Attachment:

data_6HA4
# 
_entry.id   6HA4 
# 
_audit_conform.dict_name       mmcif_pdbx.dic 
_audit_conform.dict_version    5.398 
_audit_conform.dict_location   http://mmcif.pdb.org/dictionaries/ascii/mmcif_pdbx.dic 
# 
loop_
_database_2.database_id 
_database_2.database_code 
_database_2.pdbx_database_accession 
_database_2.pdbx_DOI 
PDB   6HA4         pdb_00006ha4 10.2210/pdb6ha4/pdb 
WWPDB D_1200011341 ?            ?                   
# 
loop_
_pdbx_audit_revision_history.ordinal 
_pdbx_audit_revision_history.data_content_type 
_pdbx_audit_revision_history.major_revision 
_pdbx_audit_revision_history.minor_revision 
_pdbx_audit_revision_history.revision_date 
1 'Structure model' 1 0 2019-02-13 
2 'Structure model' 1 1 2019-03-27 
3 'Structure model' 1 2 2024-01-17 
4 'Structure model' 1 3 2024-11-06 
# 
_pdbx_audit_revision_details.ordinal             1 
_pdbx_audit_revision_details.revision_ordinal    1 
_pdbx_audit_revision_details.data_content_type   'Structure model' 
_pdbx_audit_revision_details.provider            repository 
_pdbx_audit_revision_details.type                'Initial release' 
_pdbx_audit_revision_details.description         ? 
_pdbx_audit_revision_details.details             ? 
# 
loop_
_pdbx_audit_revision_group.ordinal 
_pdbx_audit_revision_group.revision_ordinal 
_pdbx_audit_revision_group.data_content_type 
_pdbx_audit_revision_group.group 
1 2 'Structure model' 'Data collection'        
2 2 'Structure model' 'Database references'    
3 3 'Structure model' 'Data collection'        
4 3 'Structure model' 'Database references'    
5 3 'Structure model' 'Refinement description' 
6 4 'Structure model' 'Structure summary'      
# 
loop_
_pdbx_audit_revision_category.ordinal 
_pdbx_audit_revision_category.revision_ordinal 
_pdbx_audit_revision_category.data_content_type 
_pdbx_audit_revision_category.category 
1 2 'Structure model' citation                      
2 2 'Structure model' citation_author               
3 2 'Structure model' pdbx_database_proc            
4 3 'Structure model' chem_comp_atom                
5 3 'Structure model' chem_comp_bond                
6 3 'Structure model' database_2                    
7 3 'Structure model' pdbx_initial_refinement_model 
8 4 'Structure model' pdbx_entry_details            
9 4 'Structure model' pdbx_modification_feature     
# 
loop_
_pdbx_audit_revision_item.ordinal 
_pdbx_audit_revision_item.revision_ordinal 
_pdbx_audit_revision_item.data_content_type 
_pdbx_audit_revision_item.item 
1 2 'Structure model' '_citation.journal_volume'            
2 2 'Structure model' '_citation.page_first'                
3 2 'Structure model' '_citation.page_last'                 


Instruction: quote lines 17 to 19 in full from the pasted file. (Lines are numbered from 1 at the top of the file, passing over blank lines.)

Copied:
loop_
_pdbx_audit_revision_history.ordinal 
_pdbx_audit_revision_history.data_content_type 